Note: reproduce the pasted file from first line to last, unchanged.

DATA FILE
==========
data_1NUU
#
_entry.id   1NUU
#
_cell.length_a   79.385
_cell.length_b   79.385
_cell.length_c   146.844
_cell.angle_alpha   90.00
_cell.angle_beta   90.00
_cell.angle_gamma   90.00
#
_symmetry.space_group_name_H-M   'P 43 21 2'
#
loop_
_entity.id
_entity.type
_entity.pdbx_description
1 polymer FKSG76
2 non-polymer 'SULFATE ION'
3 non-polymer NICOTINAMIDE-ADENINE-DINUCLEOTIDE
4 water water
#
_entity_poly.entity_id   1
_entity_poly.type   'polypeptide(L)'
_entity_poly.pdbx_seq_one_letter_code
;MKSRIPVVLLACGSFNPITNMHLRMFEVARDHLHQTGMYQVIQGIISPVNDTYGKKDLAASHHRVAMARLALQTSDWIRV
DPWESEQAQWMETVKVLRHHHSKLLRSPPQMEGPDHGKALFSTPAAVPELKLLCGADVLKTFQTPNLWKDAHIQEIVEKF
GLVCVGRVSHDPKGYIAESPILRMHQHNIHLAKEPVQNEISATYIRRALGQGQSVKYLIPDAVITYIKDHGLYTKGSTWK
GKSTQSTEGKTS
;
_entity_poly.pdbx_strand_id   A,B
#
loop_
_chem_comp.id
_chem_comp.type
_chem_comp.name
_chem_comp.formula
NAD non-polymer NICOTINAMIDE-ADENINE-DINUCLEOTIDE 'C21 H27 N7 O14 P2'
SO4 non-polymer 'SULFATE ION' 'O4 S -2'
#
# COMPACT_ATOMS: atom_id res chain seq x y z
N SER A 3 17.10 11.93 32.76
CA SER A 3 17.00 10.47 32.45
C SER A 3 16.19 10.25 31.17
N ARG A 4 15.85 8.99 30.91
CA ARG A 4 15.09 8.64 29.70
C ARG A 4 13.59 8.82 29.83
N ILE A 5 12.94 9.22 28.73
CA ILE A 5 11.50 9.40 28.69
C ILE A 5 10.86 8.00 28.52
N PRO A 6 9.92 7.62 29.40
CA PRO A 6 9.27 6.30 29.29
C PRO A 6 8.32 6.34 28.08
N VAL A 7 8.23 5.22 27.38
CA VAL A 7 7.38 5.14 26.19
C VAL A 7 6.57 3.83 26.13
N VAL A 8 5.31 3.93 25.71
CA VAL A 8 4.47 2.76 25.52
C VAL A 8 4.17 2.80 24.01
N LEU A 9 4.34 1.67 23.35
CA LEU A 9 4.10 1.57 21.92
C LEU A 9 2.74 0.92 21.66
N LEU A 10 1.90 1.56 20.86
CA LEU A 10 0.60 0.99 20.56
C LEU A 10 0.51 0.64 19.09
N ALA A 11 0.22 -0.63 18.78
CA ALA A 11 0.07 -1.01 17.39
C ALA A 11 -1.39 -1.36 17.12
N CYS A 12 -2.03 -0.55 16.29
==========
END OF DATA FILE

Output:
data_1NUU
#
_entry.id   1NUU
#
_cell.length_a   79.385
_cell.length_b   79.385
_cell.length_c   146.844
_cell.angle_alpha   90.00
_cell.angle_beta   90.00
_cell.angle_gamma   90.00
#
_symmetry.space_group_name_H-M   'P 43 21 2'
#
loop_
_entity.id
_entity.type
_entity.pdbx_description
1 polymer FKSG76
2 non-polymer 'SULFATE ION'
3 non-polymer NICOTINAMIDE-ADENINE-DINUCLEOTIDE
4 water water
#
_entity_poly.entity_id   1
_entity_poly.type   'polypeptide(L)'
_entity_poly.pdbx_seq_one_letter_code
;MKSRIPVVLLACGSFNPITNMHLRMFEVARDHLHQTGMYQVIQGIISPVNDTYGKKDLAASHHRVAMARLALQTSDWIRV
DPWESEQAQWMETVKVLRHHHSKLLRSPPQMEGPDHGKALFSTPAAVPELKLLCGADVLKTFQTPNLWKDAHIQEIVEKF
GLVCVGRVSHDPKGYIAESPILRMHQHNIHLAKEPVQNEISATYIRRALGQGQSVKYLIPDAVITYIKDHGLYTKGSTWK
GKSTQSTEGKTS
;
_entity_poly.pdbx_strand_id   A,B
#
loop_
_chem_comp.id
_chem_comp.type
_chem_comp.name
_chem_comp.formula
NAD non-polymer NICOTINAMIDE-ADENINE-DINUCLEOTIDE 'C21 H27 N7 O14 P2'
SO4 non-polymer 'SULFATE ION' 'O4 S -2'
#
# COMPACT_ATOMS: atom_id res chain seq x y z
N SER A 3 17.10 11.93 32.76
CA SER A 3 17.00 10.47 32.45
C SER A 3 16.19 10.25 31.17
N ARG A 4 15.85 8.99 30.91
CA ARG A 4 15.09 8.64 29.70
C ARG A 4 13.59 8.82 29.83
N ILE A 5 12.94 9.22 28.73
CA ILE A 5 11.50 9.40 28.69
C ILE A 5 10.86 8.00 28.52
N PRO A 6 9.92 7.62 29.40
CA PRO A 6 9.27 6.30 29.29
C PRO A 6 8.32 6.34 28.08
N VAL A 7 8.23 5.22 27.38
CA VAL A 7 7.38 5.14 26.19
C VAL A 7 6.57 3.83 26.13
N VAL A 8 5.31 3.93 25.71
CA VAL A 8 4.47 2.76 25.52
C VAL A 8 4.17 2.80 24.01
N LEU A 9 4.34 1.67 23.35
CA LEU A 9 4.10 1.57 21.92
C LEU A 9 2.74 0.92 21.66
N LEU A 10 1.90 1.56 20.86
CA LEU A 10 0.60 0.99 20.56
C LEU A 10 0.51 0.64 19.09
N ALA A 11 0.22 -0.63 18.78
CA ALA A 11 0.07 -1.01 17.39
C ALA A 11 -1.39 -1.36 17.12
N CYS A 12 -2.03 -0.55 16.29